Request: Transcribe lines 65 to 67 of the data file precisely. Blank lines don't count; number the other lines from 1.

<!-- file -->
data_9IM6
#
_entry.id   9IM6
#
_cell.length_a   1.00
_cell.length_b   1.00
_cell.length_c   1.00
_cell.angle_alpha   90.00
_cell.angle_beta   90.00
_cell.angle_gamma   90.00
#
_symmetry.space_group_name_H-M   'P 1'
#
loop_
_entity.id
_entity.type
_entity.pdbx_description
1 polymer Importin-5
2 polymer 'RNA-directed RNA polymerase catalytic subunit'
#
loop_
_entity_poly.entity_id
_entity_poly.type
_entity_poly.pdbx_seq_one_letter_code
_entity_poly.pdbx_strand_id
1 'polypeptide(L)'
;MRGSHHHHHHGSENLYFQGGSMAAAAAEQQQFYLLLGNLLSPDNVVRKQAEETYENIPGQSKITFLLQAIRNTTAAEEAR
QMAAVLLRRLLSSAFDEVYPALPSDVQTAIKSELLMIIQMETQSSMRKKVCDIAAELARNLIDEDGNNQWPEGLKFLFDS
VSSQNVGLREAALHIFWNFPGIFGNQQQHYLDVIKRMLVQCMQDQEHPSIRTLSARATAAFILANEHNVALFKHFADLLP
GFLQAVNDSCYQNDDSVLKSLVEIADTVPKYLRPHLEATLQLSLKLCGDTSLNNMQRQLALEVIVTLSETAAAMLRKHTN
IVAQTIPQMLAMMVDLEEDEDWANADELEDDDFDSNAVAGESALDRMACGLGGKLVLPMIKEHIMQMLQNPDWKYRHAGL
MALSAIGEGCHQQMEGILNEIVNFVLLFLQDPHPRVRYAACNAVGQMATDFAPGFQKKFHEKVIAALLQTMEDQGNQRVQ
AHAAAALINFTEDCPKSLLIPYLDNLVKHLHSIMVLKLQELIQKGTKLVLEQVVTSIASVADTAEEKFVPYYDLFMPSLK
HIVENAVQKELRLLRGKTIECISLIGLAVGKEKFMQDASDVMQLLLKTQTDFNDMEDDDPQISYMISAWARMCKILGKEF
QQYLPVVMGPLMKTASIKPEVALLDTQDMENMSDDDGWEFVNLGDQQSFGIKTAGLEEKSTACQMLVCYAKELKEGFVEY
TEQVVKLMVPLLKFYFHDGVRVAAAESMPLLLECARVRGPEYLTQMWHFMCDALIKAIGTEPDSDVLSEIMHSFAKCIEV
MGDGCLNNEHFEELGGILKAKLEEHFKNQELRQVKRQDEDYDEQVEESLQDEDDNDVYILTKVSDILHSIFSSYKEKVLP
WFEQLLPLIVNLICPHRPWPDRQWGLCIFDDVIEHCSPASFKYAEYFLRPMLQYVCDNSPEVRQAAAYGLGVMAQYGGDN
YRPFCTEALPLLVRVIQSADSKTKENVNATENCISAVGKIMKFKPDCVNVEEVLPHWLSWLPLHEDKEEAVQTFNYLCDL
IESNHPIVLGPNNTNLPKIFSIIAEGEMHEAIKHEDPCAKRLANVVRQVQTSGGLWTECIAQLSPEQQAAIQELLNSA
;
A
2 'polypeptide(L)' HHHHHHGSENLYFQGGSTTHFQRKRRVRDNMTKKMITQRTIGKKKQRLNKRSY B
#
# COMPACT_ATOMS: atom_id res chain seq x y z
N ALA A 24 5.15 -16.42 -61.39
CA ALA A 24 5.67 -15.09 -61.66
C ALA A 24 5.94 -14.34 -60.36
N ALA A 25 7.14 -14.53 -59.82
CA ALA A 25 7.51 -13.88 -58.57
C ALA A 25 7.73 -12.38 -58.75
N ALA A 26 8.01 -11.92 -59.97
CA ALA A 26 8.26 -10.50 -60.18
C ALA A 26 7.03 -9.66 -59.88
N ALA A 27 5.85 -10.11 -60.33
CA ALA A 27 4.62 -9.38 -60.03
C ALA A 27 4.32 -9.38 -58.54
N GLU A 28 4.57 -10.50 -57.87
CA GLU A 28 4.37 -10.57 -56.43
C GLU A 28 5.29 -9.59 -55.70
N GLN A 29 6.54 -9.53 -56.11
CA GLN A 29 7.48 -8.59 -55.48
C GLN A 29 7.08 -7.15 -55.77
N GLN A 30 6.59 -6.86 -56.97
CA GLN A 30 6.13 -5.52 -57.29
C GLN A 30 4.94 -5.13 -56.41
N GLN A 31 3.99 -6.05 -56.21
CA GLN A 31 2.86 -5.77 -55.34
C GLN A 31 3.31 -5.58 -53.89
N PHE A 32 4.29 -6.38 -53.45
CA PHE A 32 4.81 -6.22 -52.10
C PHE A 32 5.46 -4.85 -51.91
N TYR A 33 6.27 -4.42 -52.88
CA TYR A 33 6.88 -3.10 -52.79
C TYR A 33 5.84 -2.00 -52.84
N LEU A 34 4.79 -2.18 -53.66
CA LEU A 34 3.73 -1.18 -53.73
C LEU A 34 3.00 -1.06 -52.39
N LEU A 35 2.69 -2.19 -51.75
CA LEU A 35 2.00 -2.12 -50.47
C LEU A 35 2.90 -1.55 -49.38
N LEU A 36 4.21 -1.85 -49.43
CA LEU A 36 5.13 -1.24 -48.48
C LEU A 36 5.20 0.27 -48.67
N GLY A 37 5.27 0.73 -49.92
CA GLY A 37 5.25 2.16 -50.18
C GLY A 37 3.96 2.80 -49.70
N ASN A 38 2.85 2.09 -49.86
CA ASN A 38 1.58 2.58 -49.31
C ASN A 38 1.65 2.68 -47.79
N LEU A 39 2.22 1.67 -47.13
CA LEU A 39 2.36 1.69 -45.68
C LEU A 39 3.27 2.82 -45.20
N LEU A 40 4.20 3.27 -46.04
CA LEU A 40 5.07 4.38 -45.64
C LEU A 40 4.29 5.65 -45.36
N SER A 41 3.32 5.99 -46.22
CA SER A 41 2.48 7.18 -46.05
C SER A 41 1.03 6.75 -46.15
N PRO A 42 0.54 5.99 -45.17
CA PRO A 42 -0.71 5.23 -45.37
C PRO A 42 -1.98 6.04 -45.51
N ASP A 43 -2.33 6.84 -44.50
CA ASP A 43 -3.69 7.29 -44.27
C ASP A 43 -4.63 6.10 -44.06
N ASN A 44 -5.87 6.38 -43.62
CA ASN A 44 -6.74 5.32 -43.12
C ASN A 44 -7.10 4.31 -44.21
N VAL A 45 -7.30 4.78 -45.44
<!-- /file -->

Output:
CA GLN A 30 6.13 -5.52 -57.29
C GLN A 30 4.94 -5.13 -56.41
N GLN A 31 3.99 -6.05 -56.21